As we continue our stroll down Railway Avenue in Ashcroft in 1906, we approach the ill-fated Cargile Hotel, located where the barbershop and Second Time Around now stand. Journal editor R.D. Cumming talked of the “best” (Ashcroft) and “next best” (Grand Central) hotels, but never mentions the third (would he have called it the “least best”?). This was the Cargile, which seems to have been the unloved cousin of Ashcroft hotels, perpetually struggling for business (except on occasions when a major event drew more people than usual to the town).
It was stricken by a run of bad luck. The Cargile started life as a hotel in Yale, but was then taken apart and shipped to Ashcroft for reconstruction. In March 1887, when the pieces arrived in Ashcroft and began being reassembled, residents turned out to watch; only to see the erected pieces blown over by a windstorm, due to a lack of nails to hold the pieces together.
The hotel was rebuilt, and opened in July 1887; but in August of that year a fire started in the kitchen, and the hotel burned to the ground. It was rebuilt, only to fall victim to fire again in 1892, with the loss of one life.
It was rebuilt again, and in 1906—as we pass by—it still stands near the north end of Railway. The owners were not to know that it would be burned down again, in the Great Fire of 1916, after which time the Cargile Hotel ceased to exist.
We are taking our stroll in May, when skating and curling are far from everyone’s mind. However, before a curling rink was built in Ashcroft just before World War I, the CPR water tank at the north end of town was used to flood Railway Avenue in front of the Cargile, providing an ice surface for skaters and curlers.
Hot cinders from the passing CP trains would frequently land on the ice and create pockmarks. The skaters never seemed bothered, but the curlers got very annoyed, as they never knew when their rocks would hit a cinder and come to a sudden stop.
South of the Cargile is Gibson’s Meat Market, which was built in 1895; in that same year a Mrs. Glencross opened a restaurant in the building. Beyond the Cargile we can see the Inland Feed Store, where Safety Mart now stands. It was one of several firms in town—including Stewart’s and Crozier’s—which catered to the horses which were the lifeblood of the area until automobiles began making their slow but steady inroads into the Interior, precipitating the decline and end of the stagecoach lines.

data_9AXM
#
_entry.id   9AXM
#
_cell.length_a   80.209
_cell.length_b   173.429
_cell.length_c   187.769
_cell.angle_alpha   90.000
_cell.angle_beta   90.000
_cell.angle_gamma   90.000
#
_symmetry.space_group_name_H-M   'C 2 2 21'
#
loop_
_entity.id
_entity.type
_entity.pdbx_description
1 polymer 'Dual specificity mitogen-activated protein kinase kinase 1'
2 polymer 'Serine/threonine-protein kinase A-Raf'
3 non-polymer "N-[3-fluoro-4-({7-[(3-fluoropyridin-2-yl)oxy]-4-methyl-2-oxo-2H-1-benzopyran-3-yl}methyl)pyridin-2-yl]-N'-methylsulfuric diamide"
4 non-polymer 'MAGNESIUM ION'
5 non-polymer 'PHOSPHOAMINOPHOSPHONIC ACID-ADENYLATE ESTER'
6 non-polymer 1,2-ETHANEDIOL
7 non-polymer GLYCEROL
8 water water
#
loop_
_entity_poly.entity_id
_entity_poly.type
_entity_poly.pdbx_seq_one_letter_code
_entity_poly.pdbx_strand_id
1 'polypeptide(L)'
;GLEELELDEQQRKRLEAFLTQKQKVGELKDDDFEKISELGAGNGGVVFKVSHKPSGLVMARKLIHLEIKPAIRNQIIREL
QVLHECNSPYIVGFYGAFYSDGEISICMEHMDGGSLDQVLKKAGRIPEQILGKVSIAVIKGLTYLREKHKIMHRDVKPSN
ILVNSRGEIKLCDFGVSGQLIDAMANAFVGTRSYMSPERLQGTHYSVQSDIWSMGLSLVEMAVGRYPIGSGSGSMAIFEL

Across the street is Ashcroft’s Chinatown, a cluster of businesses catering not only to the large Ashcroft Chinese community but to the white settlers as well. A Chinese man named Lin Kee opened one of the first businesses in Ashcroft in the 1880s, and in 1892 Chow Sing opened the Wing Chong Tai—“Forever Great Prosperity”—store, near where the car wash stands today. It was to be a fixture of Railway Avenue for nine decades, and remained in the hands of the Chow family for four generations. Chow Jim operated the Club Restaurant, and the Loy brothers had opened the Wing Wo Lung store, just down the street from Wing Chong Tai.
There were two other general stores, belonging to Lin Kee and Hop Wo, and a reading room beside Wing Chong Tai. Wah Lee had a laundry at the north end of Railway; in an ominous foretelling of things to come, it burned down in January of 1915.
As we head north past Chinatown we come to a shoe store, which dates from the 1890s, for in 1895 it was reported that someone made off with a pair of boots from the shop, only to return them some time later and ask if they could be repaired. Beside the shoe shop is George Stewart’s harness and saddlery shop, built in 1899.
We come to the CP station and depot, where Fields now stands. In 1906, Ashcroft was the northernmost rail destination in the province, so any people or goods travelling to or from the north passed through the town. As a result, the station and depot are hives of activity, with travellers coming and going, stagecoaches unloading passengers and freight and taking up new loads, and teams of oxen offloading goods from the north and taking on new loads that will be transported up the Cariboo Road.
And now, as it’s a warm day and we deserve a treat after our walk, we’ll double back on ourselves and head towards the Central Hotel, stopping just to the north of it to pop into Campbell’s Ice Cream Parlour, Confectioner’s, and Tobacconist Shop. It was located in what’s now the empty lot beside the Central, and is quite possibly the spot where a Mrs. Steadman installed Ashcroft’s first soda fountain in 1899.
There’s a tempting display of confectionery in glass jars behind the soda fountain; the tobacco isn’t readily apparent, but the proprietors also sold a good many other items, some of them not what you’d expect to find in an ice cream parlour.
The ice cream itself would have been a rather exotic novelty, back in those days before easy refrigeration and freezing, and the proprietors almost certainly took advantage of the ice stored in the icehouse at Foster’s store up the street, especially in summertime, when a trip to Campbell’s for ice cream would have been a deliciously cool treat on a warm Ashcroft spring day.
And there we have it: the final part of a stroll down a bustling Railway Avenue in 1906. Sometimes, when I drive downtown, I try to picture it as it was more than a century ago. Time travel is (sadly) not yet a thing; but if I try hard, I can get a glimpse of what used to be.